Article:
Masekela contributes three of his own numbers to the program, the rather familiar sounding "Special Branch" (named for the feared, lawless police in Apartheid-era South Africa), "No Passport" (also known as "Awe Mfana," the title it appears under on the 2006 CD compilation Hugh Masekela Presents The Chisa Years 1965-1975 (Rare And Unreleased)), and "Foyi-Foyi." Each of these is instantly recognizable as coming from the pen of Hugh Masekela and if he's done them elsewhere, then I just haven't figured it out yet.

Masekela's former wife, Miriam Makeba (1932-2008), is credited with two songs here, the well-known "Pata Pata," her huge hit from the year before, which is actually said to have been written by Dorothy Masuka, and the uplifting "Letter To Prospect Township," which doesn't seem to have been covered anywhere else. Masekela gives "Pata Pata" a most rousing arrangement here, as he would years later to another song from this Makeba album, "Ring Bell," on his 1977 album with Herb Alpert.

Makeba's daughter, Bongi (1950-85), who was sort of adopted by Masekela during his brief marriage to her mother, had already proven to be a remarkable songwriter by the time of her teens and contributed "Isangoma" to this disc. By the early 1970s, Bongi was not only featured in her mother's band but contributed the majority of the songs to the repertoire. Her mother even turned the stage over to the miraculously talented daughter for features of her own. Sadly, Bongi died during childbirth in 1985 and rests forever in Guinea, where she and her mother were living at the time. Miriam Makeba would later cover this song as "Witch Doctor" on her 1978 album Country Girl, which was arranged and produced by Hugh Masekela.

The album wraps up with what is, perhaps its best known piece, Alan Silinga's poetic "Ntyilo, Ntyilo" (also known as "Ntjilo, Ntjilo"). Silinga (1921-2007) had quickly become a very popular songwriter in South Africa during the 1950s and it was he who was responsible for getting Miriam Makeba some of her first recording opportunities. He wrote this song, which is also known as "The Love Bird" and "The Bird Song," especially for Miss Makeba, who first recorded it while still in South Africa. The song became a huge hit, but Silinga's writing talents did not equal his business sense (or whatever agreements he was forced into) and he never got the proceeds this song and many of his others truly earned for him. "I always have difficulty in explaining 'Ntyilo Ntyilo'," Silinga once claimed. "All things must be in the imagination. I heard a bird singing in the bush and as I came close to it, it was singing very sweetly. It was heard to sing a thrilling song, Ntyilo Ntyilo. The song is supposed to be beautiful, and if I achieved that, I achieved what I set out to do." Masekela has covered this pretty song throughout his career, starting with The Many Voices of Miriam Makeba (1962), as "Unohilo (The Bird)" on The Lasting Impression of Hugh Masekela (1965), the celebratory video Homecoming Concert (1991), Hope (1993) and with pianist Bheki Mseleku for the video promo for Timelessness (1993).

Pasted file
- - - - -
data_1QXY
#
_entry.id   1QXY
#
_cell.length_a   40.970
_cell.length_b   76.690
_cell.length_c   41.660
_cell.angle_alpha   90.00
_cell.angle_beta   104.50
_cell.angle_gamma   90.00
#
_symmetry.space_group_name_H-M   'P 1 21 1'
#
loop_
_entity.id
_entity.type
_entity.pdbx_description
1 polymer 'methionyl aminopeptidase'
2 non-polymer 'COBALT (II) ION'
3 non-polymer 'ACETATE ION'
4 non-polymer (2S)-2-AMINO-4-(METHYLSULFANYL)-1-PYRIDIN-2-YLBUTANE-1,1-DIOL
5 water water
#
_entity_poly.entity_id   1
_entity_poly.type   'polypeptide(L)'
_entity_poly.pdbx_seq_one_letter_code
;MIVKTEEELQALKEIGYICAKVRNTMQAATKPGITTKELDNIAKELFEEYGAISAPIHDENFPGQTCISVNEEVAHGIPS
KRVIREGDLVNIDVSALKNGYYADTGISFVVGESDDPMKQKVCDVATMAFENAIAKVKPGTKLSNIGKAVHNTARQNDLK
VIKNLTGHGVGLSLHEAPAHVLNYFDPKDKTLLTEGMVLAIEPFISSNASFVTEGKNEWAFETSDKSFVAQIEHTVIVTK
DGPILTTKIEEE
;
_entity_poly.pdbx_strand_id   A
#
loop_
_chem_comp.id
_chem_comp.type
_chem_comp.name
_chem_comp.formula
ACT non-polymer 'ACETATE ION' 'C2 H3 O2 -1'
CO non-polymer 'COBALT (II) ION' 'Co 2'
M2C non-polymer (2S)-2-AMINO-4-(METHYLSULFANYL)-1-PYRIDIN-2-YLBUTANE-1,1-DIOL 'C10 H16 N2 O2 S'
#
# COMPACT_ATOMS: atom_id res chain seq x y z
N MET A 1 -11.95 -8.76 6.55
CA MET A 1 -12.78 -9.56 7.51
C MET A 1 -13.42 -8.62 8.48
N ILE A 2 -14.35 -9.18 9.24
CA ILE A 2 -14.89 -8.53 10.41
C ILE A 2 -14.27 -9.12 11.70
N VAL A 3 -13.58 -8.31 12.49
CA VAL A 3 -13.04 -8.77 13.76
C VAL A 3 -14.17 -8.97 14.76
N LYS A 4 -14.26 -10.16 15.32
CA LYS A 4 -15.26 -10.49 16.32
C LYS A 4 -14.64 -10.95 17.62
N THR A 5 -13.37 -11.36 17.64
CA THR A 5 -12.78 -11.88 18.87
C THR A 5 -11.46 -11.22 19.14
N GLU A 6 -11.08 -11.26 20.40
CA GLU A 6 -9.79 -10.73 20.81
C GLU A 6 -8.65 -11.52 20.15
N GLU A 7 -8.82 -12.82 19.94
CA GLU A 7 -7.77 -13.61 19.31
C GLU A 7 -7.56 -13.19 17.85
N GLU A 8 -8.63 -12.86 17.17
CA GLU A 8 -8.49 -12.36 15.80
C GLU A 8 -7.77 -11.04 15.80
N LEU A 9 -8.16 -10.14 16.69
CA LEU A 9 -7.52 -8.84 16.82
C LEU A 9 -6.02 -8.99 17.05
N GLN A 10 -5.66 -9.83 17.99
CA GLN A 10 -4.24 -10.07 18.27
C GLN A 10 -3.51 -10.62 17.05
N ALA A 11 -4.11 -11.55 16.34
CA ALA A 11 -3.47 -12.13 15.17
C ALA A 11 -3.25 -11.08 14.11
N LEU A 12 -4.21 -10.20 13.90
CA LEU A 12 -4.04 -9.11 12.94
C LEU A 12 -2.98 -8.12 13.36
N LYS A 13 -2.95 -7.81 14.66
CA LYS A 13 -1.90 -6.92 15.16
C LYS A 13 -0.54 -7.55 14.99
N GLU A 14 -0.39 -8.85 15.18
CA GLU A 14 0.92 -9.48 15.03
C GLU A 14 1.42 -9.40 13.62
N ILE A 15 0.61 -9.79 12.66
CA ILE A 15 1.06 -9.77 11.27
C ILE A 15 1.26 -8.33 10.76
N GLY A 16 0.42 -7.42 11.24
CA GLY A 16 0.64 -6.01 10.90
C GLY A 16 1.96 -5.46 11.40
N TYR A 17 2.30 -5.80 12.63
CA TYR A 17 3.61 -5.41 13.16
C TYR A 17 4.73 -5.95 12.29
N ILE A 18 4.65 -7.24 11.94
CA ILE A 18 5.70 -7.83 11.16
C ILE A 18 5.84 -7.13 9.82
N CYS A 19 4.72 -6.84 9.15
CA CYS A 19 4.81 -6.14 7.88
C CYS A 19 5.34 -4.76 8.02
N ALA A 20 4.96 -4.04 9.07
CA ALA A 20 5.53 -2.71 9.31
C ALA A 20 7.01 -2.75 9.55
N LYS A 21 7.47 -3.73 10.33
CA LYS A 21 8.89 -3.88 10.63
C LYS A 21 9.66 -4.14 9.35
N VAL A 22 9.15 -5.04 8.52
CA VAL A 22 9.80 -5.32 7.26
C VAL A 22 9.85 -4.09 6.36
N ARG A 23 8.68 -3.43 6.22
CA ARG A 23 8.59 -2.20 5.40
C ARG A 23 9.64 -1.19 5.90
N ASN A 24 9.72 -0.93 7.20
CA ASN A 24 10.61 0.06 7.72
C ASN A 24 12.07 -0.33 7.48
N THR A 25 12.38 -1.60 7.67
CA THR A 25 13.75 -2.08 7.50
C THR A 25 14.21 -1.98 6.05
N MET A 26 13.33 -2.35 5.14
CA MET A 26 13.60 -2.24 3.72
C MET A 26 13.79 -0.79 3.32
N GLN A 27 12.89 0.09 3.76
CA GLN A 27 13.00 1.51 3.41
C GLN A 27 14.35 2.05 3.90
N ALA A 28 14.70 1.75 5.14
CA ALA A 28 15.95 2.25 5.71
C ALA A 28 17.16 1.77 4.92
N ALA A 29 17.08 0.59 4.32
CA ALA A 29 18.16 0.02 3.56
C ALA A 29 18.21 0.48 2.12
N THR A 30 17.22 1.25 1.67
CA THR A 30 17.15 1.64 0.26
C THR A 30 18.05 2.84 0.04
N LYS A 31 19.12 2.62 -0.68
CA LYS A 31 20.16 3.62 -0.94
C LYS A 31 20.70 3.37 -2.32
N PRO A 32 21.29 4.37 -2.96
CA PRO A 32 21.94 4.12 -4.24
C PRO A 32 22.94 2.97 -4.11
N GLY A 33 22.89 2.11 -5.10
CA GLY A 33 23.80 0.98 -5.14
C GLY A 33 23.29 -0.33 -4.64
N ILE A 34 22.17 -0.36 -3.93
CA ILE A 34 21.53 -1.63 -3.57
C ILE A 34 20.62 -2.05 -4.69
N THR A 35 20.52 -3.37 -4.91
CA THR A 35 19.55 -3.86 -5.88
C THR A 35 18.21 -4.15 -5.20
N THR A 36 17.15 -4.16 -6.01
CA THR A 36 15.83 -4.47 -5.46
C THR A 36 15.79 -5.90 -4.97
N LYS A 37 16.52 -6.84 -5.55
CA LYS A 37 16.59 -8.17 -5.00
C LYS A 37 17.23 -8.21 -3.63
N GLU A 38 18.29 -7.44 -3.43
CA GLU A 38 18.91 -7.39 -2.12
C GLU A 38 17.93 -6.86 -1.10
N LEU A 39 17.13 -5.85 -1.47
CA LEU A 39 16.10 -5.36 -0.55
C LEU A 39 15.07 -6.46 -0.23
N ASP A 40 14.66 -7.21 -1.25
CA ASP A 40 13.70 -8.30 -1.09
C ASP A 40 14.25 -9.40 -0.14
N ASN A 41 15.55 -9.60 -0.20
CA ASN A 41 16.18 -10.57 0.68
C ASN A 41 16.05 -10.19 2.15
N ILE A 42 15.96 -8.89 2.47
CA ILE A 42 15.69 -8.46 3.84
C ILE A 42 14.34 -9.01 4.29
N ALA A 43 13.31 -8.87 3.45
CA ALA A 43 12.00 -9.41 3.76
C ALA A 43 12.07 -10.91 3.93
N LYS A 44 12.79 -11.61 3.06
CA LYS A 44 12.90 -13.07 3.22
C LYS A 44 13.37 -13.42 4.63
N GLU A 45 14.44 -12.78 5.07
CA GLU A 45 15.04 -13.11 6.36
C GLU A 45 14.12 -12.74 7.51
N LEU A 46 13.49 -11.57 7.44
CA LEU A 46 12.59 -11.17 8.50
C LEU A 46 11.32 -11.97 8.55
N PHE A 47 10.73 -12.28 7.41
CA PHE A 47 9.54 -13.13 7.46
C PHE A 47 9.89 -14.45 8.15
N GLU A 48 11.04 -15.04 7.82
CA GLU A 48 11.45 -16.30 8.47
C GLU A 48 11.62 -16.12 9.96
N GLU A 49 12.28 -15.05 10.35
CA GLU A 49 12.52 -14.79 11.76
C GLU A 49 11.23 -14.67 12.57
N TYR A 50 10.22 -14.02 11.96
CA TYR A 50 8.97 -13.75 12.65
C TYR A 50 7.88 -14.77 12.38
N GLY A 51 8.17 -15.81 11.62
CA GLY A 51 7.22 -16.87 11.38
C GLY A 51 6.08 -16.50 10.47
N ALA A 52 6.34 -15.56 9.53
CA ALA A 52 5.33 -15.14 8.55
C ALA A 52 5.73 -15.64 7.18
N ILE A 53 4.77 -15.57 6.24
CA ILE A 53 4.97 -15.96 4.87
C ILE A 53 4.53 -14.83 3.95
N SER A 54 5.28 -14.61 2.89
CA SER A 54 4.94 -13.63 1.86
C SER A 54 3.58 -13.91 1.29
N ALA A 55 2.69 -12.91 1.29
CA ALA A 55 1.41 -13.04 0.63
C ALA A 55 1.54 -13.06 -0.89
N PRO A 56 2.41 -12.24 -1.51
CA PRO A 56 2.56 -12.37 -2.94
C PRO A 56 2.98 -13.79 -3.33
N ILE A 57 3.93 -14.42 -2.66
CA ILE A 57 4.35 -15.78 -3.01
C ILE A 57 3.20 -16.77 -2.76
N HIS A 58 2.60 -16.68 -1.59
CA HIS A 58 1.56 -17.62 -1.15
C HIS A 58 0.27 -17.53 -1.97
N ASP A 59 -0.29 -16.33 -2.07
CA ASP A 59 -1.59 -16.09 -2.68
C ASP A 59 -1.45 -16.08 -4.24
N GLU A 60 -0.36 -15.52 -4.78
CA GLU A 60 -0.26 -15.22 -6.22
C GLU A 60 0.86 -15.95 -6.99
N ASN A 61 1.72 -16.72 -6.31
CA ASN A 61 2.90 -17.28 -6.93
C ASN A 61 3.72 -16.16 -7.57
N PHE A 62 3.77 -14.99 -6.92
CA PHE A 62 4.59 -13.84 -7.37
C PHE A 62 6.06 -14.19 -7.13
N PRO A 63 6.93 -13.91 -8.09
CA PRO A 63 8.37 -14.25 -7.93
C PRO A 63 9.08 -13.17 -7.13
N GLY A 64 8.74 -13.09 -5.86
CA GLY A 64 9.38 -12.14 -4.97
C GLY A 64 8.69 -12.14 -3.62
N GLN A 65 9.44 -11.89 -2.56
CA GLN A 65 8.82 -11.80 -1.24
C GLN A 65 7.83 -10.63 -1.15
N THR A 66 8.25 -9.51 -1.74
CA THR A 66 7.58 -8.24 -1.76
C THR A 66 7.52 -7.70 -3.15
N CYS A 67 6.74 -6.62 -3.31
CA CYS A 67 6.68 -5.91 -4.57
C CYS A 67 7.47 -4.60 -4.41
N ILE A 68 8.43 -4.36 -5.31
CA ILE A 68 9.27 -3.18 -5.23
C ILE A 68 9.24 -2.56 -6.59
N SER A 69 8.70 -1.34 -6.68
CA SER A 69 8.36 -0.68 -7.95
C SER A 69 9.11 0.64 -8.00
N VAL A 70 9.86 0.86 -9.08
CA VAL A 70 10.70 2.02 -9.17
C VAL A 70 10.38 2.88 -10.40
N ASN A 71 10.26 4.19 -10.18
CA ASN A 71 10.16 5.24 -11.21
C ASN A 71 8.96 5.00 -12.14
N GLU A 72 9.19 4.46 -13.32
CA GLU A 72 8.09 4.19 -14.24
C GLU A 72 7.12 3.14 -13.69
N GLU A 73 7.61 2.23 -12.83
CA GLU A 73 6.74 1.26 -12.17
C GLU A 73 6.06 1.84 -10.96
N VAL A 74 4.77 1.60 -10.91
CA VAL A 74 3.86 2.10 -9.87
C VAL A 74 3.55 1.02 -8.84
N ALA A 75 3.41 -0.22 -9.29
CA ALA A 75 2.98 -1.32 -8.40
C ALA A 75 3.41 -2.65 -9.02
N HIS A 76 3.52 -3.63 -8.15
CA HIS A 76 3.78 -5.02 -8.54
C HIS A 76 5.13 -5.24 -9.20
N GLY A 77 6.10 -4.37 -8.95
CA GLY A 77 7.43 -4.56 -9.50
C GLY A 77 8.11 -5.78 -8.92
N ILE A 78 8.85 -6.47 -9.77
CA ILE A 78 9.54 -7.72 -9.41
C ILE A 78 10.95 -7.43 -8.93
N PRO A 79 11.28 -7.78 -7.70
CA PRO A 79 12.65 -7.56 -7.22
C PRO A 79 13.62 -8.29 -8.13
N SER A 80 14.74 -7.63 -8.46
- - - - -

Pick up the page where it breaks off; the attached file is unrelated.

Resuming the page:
While Masekela pays sincere and sympathetic tribute to his past and his country's musical heroes here, what's missing on Dancin' Through The Streets is some of the joy and fun this music must have possessed and inspired among its township patrons. Perhaps it's the surprising lack of improvisation present on the album. It almost seems as if there was no joy in it whatsoever for the musicians.

Unfortunately, all of the words I've devoted to the music here confounds the rather boring presentation. It all deserved something a bit more memorable. Maybe that's why no one paid attention to it in the first place. It's certainly not going to help revive this music on CD. Still, any Hugh Masekela fan will want to hear this music and, I hope, this summary can aid in either its importance or the significance it should have.

Despite the album's relative obscurity, it is worth noting that a long-standing band called the Sun Sounds Orchestra, based in Detroit, Michigan, covered five of the tunes heard on Dancin' Through The Street ("Ntyilo-Ntyilo," "Special Branch," "Letter To Prospect Township," "Foyi-Foyi" and "Isangoma") on their 1990 Eastlawn CD Open The Doors.

4 comments:

Mhlanganisi said...

how can I get hold of this recording, is it available for downloading on some site, prefferably emusic as it is available for South africa

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Pluisje said...

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Anonymous said...

Thank you for posting this. I think I may have purchased a test pressing of this LP in Los Angeles recently. White label, almost no markings other than the band credited and song titles as typed out on the label which does have the Chisa logo in it. Really incredible music. I'm happy to have learned a little more about it's origin.